The functional consequences of such pressure drop are the following:

    • when designing the turbomachine, the large pressure drop between the outlet from the diffuser and the injection system needs to be compensated by an overall increase in the pressure drop of the module between the outlet from the diffuser and the outlet of the chamber so as to conserve a pressure drop on passing through the injection system that is sufficient to ensure air-fuel mixing and combustion. This increase in the pressure drop of the module gives rise to an increase in fuel consumption.
    • the gas feed between the outer bypass zone and the inner bypass zone of the chamber is highly asymmetrical (the primary and dilution gas jets are more penetrating on the outside than on the inside), which makes it more difficult to control the temperature profile at the outlet from the chamber.
    • the poor gas feed to the inner bypass zone leads to a reduction in the gas flow speeds in devices for cooling the inner wall of the combustion chamber, thereby reducing convective heat exchange coefficients, and thus reducing the overall efficiency of said cooling.
    • poor gas feed to the inner bypass zone leads to a reduced overpressure ratio, decreasing the efficiency of the cooling of the turbine nozzle situated downstream from the chamber.

In order to avoid those drawbacks, in other prior art turbomachines, such as the machine of document FR 2 372 965, the downstream portion of the diffuser is inclined relative to the axis of the turbomachine towards the combustion chamber in such a manner that, in a section plane containing the axis of the turbomachine, the mean axis of the flow path at the outlet from the downstream portion of the diffuser passes via the chamber end wall between the maximum radius and the minimum radius of the chamber end wall. The flow path is defined as being the envelope that defines the flow space for the gas, and thus the gas flow. In the downstream portion of the diffuser, the flow path is defined by the inner outline of said downstream portion.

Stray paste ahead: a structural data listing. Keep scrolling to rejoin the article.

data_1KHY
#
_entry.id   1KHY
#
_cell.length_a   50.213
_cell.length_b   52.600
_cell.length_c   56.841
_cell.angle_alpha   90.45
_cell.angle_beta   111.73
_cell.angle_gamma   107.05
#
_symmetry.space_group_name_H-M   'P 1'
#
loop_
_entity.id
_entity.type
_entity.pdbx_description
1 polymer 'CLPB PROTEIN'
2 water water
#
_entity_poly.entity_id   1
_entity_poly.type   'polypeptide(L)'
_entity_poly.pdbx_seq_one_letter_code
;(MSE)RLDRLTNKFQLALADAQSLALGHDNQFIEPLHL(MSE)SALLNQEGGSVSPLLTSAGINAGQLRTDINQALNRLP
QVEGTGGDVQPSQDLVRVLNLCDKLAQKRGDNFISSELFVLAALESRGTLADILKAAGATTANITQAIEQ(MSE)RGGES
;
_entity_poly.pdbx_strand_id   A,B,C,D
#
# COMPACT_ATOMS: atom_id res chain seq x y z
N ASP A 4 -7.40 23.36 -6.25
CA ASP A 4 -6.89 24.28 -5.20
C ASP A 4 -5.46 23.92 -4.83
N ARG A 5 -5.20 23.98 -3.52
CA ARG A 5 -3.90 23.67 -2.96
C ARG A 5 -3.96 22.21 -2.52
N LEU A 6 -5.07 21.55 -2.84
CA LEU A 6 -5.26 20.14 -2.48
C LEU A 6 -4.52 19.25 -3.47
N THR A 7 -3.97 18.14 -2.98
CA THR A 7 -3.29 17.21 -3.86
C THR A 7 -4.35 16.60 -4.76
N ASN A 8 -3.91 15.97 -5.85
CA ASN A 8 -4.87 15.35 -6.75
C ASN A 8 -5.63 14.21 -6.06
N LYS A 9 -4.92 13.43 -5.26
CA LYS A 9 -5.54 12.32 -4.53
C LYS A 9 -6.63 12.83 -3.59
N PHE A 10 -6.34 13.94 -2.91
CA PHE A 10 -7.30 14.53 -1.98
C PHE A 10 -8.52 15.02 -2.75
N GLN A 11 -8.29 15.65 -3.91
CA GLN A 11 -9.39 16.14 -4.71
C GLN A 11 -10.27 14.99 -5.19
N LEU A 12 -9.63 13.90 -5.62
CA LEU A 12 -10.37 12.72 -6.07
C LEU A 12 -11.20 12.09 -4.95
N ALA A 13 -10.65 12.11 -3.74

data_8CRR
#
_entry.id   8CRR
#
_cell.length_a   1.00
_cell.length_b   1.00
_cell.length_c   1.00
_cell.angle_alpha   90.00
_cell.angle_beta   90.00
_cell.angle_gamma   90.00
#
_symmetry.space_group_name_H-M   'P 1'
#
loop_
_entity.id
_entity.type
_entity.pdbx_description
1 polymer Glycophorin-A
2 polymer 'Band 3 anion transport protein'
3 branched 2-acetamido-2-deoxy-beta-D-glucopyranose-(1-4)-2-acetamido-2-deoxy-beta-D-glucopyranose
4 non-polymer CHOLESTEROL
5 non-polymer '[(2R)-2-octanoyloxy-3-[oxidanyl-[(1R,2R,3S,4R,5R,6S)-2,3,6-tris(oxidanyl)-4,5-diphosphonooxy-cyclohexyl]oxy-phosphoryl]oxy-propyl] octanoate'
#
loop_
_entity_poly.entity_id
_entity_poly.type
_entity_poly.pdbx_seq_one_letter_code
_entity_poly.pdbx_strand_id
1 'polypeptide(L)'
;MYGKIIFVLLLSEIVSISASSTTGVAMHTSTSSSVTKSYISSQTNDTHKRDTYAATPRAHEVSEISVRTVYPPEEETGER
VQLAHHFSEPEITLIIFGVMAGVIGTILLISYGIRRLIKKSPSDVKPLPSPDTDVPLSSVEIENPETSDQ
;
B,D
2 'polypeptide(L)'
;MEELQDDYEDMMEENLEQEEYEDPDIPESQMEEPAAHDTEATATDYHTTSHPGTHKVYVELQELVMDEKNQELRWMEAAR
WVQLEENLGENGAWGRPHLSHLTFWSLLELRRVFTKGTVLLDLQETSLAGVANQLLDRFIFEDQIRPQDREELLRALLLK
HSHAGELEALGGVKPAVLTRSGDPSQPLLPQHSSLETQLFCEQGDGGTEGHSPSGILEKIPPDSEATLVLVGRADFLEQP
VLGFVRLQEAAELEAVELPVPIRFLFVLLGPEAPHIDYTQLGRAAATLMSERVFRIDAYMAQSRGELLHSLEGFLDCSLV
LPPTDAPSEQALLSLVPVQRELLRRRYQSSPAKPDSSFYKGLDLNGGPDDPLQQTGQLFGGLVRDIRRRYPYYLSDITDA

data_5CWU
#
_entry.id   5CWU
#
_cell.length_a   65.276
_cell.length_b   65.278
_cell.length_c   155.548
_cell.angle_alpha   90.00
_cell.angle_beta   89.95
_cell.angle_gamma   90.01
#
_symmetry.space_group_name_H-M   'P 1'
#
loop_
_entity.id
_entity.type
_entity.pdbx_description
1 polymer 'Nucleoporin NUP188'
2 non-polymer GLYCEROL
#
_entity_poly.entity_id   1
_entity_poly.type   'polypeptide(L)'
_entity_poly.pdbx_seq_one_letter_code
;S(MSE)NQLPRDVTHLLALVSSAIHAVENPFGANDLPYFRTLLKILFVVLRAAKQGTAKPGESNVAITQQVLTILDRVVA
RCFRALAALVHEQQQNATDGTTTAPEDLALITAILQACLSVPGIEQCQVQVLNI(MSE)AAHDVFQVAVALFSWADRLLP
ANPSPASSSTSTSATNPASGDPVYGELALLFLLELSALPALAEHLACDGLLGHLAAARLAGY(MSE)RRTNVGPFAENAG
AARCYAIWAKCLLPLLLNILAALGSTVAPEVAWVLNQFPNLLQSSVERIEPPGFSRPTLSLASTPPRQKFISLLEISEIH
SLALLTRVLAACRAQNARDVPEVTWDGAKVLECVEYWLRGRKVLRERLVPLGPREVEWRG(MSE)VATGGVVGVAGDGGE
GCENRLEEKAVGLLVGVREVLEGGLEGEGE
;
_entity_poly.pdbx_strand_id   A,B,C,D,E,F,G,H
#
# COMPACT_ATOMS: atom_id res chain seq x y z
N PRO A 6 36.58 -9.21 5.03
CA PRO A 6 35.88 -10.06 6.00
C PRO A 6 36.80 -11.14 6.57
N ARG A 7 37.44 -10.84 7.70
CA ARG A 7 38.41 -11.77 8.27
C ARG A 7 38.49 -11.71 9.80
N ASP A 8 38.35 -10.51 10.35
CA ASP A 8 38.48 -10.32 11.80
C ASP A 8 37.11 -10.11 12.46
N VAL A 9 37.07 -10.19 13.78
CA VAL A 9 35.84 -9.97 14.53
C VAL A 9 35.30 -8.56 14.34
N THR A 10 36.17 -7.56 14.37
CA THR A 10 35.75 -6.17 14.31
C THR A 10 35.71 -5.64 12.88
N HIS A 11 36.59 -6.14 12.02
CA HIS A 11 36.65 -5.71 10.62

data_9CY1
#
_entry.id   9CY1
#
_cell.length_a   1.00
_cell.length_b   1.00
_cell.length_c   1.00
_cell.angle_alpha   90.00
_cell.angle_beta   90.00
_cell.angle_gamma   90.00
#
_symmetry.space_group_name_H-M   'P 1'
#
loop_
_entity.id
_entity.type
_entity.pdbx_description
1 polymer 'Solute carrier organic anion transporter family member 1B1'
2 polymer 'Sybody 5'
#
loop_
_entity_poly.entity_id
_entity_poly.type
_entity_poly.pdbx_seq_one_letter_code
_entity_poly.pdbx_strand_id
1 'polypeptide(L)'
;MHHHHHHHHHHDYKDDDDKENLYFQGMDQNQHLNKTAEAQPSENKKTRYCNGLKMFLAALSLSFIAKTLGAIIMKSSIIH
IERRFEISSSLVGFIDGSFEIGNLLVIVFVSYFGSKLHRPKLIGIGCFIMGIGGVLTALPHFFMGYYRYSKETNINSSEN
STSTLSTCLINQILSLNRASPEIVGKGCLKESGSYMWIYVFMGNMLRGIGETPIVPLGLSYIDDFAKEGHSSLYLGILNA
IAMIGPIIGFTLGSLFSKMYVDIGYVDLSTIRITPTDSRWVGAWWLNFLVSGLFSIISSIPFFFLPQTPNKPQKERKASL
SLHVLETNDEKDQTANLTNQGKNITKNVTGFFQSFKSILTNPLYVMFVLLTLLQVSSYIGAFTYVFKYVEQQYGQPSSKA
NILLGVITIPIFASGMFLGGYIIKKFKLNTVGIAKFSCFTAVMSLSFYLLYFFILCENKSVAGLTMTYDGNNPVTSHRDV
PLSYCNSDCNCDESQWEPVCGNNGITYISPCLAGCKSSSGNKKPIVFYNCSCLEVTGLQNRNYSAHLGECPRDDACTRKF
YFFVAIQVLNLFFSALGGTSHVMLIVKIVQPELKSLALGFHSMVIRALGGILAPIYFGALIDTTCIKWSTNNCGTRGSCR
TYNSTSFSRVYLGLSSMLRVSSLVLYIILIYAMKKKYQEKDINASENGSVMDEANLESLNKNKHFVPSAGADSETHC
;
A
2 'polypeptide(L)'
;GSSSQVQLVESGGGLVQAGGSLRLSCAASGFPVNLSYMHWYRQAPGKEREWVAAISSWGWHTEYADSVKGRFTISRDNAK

Such an inclination of the downstream portion of the diffuser relative to the axis of the turbomachine, towards the end wall of the chamber, constitutes an improvement since it reduces the pressure drop between the outlet from the diffuser and the upstream end of the injection system, by feeding these systems more directly. It also enables the outer and inner bypass zones of the chamber to be fed with gas in more symmetrical manner, and also provides a better gas feed to the inner bypass zone. Furthermore, the feed of gas to the various admission channels of each injection system is likewise more uniform.

OBJECT AND BRIEF SUMMARY OF THE INVENTION

The invention seeks to improve this type of turbomachine in order to further improve the feed to the injection systems.